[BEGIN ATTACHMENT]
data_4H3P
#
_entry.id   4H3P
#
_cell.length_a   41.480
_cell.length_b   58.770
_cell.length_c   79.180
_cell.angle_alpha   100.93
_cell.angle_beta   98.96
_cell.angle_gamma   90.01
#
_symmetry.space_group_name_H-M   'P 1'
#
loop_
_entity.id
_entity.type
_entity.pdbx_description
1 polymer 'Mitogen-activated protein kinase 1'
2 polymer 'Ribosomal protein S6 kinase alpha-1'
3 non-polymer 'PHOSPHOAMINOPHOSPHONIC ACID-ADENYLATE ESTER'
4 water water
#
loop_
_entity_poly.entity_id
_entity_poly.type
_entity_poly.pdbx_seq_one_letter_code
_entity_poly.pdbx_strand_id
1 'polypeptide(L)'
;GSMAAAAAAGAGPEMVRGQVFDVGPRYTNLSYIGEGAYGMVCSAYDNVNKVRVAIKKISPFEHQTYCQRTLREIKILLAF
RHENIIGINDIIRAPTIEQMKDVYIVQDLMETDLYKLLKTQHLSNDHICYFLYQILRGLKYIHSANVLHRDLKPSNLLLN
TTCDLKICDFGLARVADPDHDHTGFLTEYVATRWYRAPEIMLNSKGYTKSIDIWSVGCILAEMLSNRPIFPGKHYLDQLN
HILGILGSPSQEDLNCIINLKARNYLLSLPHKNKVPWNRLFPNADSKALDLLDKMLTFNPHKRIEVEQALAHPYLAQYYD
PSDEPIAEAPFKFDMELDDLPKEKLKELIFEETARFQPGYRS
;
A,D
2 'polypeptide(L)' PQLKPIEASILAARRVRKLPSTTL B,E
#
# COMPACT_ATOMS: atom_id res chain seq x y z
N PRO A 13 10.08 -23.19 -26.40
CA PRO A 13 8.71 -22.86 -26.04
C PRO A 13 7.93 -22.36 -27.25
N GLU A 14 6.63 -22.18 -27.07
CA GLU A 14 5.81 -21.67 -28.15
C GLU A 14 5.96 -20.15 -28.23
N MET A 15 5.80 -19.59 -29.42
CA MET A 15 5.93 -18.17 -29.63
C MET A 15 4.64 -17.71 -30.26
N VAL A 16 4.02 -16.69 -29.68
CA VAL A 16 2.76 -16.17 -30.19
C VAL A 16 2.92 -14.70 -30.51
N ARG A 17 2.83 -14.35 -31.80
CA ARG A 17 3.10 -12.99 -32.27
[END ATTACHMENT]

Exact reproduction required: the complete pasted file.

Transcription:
data_4H3P
#
_entry.id   4H3P
#
_cell.length_a   41.480
_cell.length_b   58.770
_cell.length_c   79.180
_cell.angle_alpha   100.93
_cell.angle_beta   98.96
_cell.angle_gamma   90.01
#
_symmetry.space_group_name_H-M   'P 1'
#
loop_
_entity.id
_entity.type
_entity.pdbx_description
1 polymer 'Mitogen-activated protein kinase 1'
2 polymer 'Ribosomal protein S6 kinase alpha-1'
3 non-polymer 'PHOSPHOAMINOPHOSPHONIC ACID-ADENYLATE ESTER'
4 water water
#
loop_
_entity_poly.entity_id
_entity_poly.type
_entity_poly.pdbx_seq_one_letter_code
_entity_poly.pdbx_strand_id
1 'polypeptide(L)'
;GSMAAAAAAGAGPEMVRGQVFDVGPRYTNLSYIGEGAYGMVCSAYDNVNKVRVAIKKISPFEHQTYCQRTLREIKILLAF
RHENIIGINDIIRAPTIEQMKDVYIVQDLMETDLYKLLKTQHLSNDHICYFLYQILRGLKYIHSANVLHRDLKPSNLLLN
TTCDLKICDFGLARVADPDHDHTGFLTEYVATRWYRAPEIMLNSKGYTKSIDIWSVGCILAEMLSNRPIFPGKHYLDQLN
HILGILGSPSQEDLNCIINLKARNYLLSLPHKNKVPWNRLFPNADSKALDLLDKMLTFNPHKRIEVEQALAHPYLAQYYD
PSDEPIAEAPFKFDMELDDLPKEKLKELIFEETARFQPGYRS
;
A,D
2 'polypeptide(L)' PQLKPIEASILAARRVRKLPSTTL B,E
#
# COMPACT_ATOMS: atom_id res chain seq x y z
N PRO A 13 10.08 -23.19 -26.40
CA PRO A 13 8.71 -22.86 -26.04
C PRO A 13 7.93 -22.36 -27.25
N GLU A 14 6.63 -22.18 -27.07
CA GLU A 14 5.81 -21.67 -28.15
C GLU A 14 5.96 -20.15 -28.23
N MET A 15 5.80 -19.59 -29.42
CA MET A 15 5.93 -18.17 -29.63
C MET A 15 4.64 -17.71 -30.26
N VAL A 16 4.02 -16.69 -29.68
CA VAL A 16 2.76 -16.17 -30.19
C VAL A 16 2.92 -14.70 -30.51
N ARG A 17 2.83 -14.35 -31.80
CA ARG A 17 3.10 -12.99 -32.27